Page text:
Wednesday, November 30, 2011

A flash of colour...

For this week's Thematic Photographic I found some of the shots from my October holiday week in the small North Island city of New Plymouth, one of my favourite places. 
Most of the week it rained - heavily. One day I saw an old church building beside the petrol station, with a "Craft Shop" sign. Inside it was so bright and colourful that it warmed and cheered me straight away:

Downtown in the city, there is this rather bizarre clock tower. Weird, but I like it:

The area is renowned for its many beautiful gardens, some of which are open to the public. 
At Tupare Garden were these gorgeous echiums:

And at Hollard Gardens I loved this bright rhododendron against the green lawns and shrubs:

Sunday, November 27, 2011

No entry

You shall not enter, the way is blocked:
farm gate, Cape Egmont, Taranaki, October 2011

Tuesday, November 22, 2011


The theme this week is an understandable choice for Carmi at Written Inc. I've been feeling rather muted myself, as I mark the 3rd anniversary of the death of someone I loved greatly. It doesn't get any easier.

For this motif I have picked some peaceful, quiet shots - they fit my idea of 'muted'.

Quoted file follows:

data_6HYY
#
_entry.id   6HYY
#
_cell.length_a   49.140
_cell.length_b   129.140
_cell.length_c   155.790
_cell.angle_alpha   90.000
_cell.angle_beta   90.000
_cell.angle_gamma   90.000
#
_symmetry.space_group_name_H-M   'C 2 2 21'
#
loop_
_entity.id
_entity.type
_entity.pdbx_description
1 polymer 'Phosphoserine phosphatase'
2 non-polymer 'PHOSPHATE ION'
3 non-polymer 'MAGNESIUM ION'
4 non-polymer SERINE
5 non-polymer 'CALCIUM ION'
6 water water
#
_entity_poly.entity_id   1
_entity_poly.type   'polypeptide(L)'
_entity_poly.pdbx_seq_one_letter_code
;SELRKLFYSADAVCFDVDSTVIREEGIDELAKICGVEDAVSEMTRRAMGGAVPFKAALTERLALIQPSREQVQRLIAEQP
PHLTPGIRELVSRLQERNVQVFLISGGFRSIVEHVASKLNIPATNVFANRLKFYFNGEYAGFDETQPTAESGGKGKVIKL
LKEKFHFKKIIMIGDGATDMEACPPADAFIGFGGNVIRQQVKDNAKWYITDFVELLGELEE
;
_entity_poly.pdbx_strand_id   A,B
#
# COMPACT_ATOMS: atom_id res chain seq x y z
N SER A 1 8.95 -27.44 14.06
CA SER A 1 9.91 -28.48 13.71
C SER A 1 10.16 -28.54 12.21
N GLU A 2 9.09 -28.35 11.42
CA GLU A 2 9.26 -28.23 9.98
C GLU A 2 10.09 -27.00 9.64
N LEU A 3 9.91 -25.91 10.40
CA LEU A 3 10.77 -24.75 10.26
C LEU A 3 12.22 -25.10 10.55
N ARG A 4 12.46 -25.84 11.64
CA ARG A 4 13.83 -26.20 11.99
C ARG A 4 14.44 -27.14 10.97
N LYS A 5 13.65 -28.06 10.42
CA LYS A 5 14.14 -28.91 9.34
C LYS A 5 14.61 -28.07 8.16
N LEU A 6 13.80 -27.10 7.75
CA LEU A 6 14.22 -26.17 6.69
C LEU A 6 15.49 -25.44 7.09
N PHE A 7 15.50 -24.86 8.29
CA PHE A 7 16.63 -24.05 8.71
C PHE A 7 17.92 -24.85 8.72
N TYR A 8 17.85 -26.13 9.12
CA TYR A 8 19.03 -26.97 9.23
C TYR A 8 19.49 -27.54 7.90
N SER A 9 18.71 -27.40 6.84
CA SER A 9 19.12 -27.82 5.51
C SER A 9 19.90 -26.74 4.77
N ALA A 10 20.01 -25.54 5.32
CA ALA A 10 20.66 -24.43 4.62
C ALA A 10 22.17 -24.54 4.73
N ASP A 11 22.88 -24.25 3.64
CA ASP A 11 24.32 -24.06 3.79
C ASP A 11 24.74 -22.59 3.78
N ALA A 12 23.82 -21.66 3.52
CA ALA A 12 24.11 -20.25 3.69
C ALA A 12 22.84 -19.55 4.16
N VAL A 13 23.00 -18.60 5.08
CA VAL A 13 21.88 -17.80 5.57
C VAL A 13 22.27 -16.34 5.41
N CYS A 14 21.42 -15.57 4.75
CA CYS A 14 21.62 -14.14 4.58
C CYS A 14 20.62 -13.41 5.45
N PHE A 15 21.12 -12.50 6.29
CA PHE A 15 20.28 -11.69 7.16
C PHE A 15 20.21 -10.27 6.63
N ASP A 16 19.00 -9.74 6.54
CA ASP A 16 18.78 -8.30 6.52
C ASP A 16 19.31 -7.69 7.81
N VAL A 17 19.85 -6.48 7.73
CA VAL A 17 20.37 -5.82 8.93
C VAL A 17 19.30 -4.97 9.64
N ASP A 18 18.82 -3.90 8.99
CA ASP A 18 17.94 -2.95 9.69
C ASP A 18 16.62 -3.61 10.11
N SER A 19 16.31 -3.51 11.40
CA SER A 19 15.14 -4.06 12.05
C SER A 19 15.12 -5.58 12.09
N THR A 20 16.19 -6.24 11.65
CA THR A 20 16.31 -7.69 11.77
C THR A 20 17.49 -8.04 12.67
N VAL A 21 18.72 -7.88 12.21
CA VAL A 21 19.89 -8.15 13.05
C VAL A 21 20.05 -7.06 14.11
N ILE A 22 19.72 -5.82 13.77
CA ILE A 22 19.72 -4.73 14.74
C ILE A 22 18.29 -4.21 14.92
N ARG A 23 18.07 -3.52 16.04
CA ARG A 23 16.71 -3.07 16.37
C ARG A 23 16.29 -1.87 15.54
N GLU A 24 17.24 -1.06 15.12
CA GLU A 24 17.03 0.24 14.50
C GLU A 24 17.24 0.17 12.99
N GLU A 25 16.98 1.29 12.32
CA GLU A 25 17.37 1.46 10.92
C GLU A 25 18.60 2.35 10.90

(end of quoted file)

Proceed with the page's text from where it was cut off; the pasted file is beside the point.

Late afternoon, winter, school playing fields

Lighthouse, Cape Egmont, New Zealand

Winter morning, Whangaroa

Lake Taupo, New Zealand

Evening light, Lake Rotorua


"Let us learn to appreciate there will be times when the trees will be bare, and look forward to the time when we may pick the fruit"
~ Anton Chekhov

Tuesday, November 15, 2011


This Thematic Photographic theme sent me wandering off for pics of things which the word classic suggested. But no cars; I'll leave them to Max :)
Wikipedia says: "The word classic means something that is a perfect example of a particular style, something of lasting worth or with a timeless quality. It denotes a particular quality in art, architecture, literature and other cultural artifacts."

Classic beauty

Classic book

Classic children's book

Classic movie

I could have gone on along that track for some time: instead, I thought I might find some photos of classic architecture from my own albums. Here are some buildings I have visited, all different, all classic:

La Sagrada Familia, Barcelona

Erechtheion, Acropolis, Athens
St Peter's, Rome

Duomo, Milan

Topkapi Palace, Istanbul

Mausoleum of Ataturk, Ankara
 Hope you enjoyed my classic offerings. For more, go here.

Saturday, November 12, 2011

At the Art Gallery

Yesterday, finally, I made the trip to Auckland to see the newly-revamped City Art Gallery
(I wanted to wait until the Rugby World Cup was over
and there weren't crowds of tourists around).